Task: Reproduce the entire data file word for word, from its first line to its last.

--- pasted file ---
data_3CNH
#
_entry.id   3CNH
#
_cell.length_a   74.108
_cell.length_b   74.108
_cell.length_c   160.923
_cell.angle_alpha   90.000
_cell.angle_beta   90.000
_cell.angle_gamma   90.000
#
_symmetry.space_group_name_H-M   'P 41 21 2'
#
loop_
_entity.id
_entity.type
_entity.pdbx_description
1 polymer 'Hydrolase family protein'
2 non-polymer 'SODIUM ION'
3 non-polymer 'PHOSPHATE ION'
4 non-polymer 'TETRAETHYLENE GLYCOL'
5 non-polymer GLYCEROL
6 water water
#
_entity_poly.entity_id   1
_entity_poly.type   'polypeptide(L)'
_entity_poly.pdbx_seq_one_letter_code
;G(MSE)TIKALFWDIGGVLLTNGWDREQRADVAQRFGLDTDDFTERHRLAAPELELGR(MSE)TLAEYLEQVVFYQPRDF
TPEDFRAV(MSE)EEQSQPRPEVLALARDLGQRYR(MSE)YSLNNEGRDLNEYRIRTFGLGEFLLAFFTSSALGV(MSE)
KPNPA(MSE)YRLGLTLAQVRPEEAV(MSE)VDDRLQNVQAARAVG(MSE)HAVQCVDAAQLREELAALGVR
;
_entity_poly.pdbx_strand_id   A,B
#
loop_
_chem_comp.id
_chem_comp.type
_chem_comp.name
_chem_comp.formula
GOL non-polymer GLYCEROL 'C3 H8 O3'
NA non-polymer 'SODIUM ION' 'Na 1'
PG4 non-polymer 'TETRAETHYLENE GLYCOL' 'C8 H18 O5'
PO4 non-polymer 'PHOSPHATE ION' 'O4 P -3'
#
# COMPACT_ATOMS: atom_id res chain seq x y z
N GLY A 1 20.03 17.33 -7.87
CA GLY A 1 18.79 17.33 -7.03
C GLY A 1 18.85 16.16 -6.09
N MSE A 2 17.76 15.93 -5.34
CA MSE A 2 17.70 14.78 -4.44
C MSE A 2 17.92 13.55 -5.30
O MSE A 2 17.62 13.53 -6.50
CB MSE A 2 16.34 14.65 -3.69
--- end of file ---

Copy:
data_3CNH
#
_entry.id   3CNH
#
_cell.length_a   74.108
_cell.length_b   74.108
_cell.length_c   160.923
_cell.angle_alpha   90.000
_cell.angle_beta   90.000
_cell.angle_gamma   90.000
#
_symmetry.space_group_name_H-M   'P 41 21 2'
#
loop_
_entity.id
_entity.type
_entity.pdbx_description
1 polymer 'Hydrolase family protein'
2 non-polymer 'SODIUM ION'
3 non-polymer 'PHOSPHATE ION'
4 non-polymer 'TETRAETHYLENE GLYCOL'
5 non-polymer GLYCEROL
6 water water
#
_entity_poly.entity_id   1
_entity_poly.type   'polypeptide(L)'
_entity_poly.pdbx_seq_one_letter_code
;G(MSE)TIKALFWDIGGVLLTNGWDREQRADVAQRFGLDTDDFTERHRLAAPELELGR(MSE)TLAEYLEQVVFYQPRDF
TPEDFRAV(MSE)EEQSQPRPEVLALARDLGQRYR(MSE)YSLNNEGRDLNEYRIRTFGLGEFLLAFFTSSALGV(MSE)
KPNPA(MSE)YRLGLTLAQVRPEEAV(MSE)VDDRLQNVQAARAVG(MSE)HAVQCVDAAQLREELAALGVR
;
_entity_poly.pdbx_strand_id   A,B
#
loop_
_chem_comp.id
_chem_comp.type
_chem_comp.name
_chem_comp.formula
GOL non-polymer GLYCEROL 'C3 H8 O3'
NA non-polymer 'SODIUM ION' 'Na 1'
PG4 non-polymer 'TETRAETHYLENE GLYCOL' 'C8 H18 O5'
PO4 non-polymer 'PHOSPHATE ION' 'O4 P -3'
#
# COMPACT_ATOMS: atom_id res chain seq x y z
N GLY A 1 20.03 17.33 -7.87
CA GLY A 1 18.79 17.33 -7.03
C GLY A 1 18.85 16.16 -6.09
N MSE A 2 17.76 15.93 -5.34
CA MSE A 2 17.70 14.78 -4.44
C MSE A 2 17.92 13.55 -5.30
O MSE A 2 17.62 13.53 -6.50
CB MSE A 2 16.34 14.65 -3.69